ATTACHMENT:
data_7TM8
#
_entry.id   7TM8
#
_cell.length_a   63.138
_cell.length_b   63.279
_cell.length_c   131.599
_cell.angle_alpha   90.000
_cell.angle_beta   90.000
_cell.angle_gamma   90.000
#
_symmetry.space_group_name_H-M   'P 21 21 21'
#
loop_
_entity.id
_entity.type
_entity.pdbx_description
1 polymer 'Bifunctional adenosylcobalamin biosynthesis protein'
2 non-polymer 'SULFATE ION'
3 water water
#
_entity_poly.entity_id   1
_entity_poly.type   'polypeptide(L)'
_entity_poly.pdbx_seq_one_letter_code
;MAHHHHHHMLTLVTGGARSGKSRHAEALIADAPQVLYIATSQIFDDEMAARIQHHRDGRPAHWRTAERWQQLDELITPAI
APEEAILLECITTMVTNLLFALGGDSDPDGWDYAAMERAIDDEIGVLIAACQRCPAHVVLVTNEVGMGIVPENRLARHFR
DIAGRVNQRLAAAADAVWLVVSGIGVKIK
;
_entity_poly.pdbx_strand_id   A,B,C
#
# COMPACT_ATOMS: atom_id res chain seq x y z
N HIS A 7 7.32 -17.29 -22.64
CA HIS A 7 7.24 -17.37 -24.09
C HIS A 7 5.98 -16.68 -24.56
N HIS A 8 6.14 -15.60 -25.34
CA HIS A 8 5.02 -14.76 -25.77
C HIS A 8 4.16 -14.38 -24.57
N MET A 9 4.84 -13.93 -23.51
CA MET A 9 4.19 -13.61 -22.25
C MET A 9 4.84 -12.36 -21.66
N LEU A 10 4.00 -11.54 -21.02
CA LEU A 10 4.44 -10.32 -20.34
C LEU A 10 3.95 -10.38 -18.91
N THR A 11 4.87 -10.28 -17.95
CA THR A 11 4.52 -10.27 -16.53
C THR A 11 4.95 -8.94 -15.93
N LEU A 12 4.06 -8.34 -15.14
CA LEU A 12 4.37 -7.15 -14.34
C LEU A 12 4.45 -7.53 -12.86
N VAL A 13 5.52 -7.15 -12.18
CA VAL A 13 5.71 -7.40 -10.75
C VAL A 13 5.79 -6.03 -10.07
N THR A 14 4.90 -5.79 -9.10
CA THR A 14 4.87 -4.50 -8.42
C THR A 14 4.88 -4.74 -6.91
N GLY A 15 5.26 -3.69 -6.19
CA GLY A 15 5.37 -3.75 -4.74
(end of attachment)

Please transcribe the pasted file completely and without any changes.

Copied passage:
data_7TM8
#
_entry.id   7TM8
#
_cell.length_a   63.138
_cell.length_b   63.279
_cell.length_c   131.599
_cell.angle_alpha   90.000
_cell.angle_beta   90.000
_cell.angle_gamma   90.000
#
_symmetry.space_group_name_H-M   'P 21 21 21'
#
loop_
_entity.id
_entity.type
_entity.pdbx_description
1 polymer 'Bifunctional adenosylcobalamin biosynthesis protein'
2 non-polymer 'SULFATE ION'
3 water water
#
_entity_poly.entity_id   1
_entity_poly.type   'polypeptide(L)'
_entity_poly.pdbx_seq_one_letter_code
;MAHHHHHHMLTLVTGGARSGKSRHAEALIADAPQVLYIATSQIFDDEMAARIQHHRDGRPAHWRTAERWQQLDELITPAI
APEEAILLECITTMVTNLLFALGGDSDPDGWDYAAMERAIDDEIGVLIAACQRCPAHVVLVTNEVGMGIVPENRLARHFR
DIAGRVNQRLAAAADAVWLVVSGIGVKIK
;
_entity_poly.pdbx_strand_id   A,B,C
#
# COMPACT_ATOMS: atom_id res chain seq x y z
N HIS A 7 7.32 -17.29 -22.64
CA HIS A 7 7.24 -17.37 -24.09
C HIS A 7 5.98 -16.68 -24.56
N HIS A 8 6.14 -15.60 -25.34
CA HIS A 8 5.02 -14.76 -25.77
C HIS A 8 4.16 -14.38 -24.57
N MET A 9 4.84 -13.93 -23.51
CA MET A 9 4.19 -13.61 -22.25
C MET A 9 4.84 -12.36 -21.66
N LEU A 10 4.00 -11.54 -21.02
CA LEU A 10 4.44 -10.32 -20.34
C LEU A 10 3.95 -10.38 -18.91
N THR A 11 4.87 -10.28 -17.95
CA THR A 11 4.52 -10.27 -16.53
C THR A 11 4.95 -8.94 -15.93
N LEU A 12 4.06 -8.34 -15.14
CA LEU A 12 4.37 -7.15 -14.34
C LEU A 12 4.45 -7.53 -12.86
N VAL A 13 5.52 -7.15 -12.18
CA VAL A 13 5.71 -7.40 -10.75
C VAL A 13 5.79 -6.03 -10.07
N THR A 14 4.90 -5.79 -9.10
CA THR A 14 4.87 -4.50 -8.42
C THR A 14 4.88 -4.74 -6.91
N GLY A 15 5.26 -3.69 -6.19
CA GLY A 15 5.37 -3.75 -4.74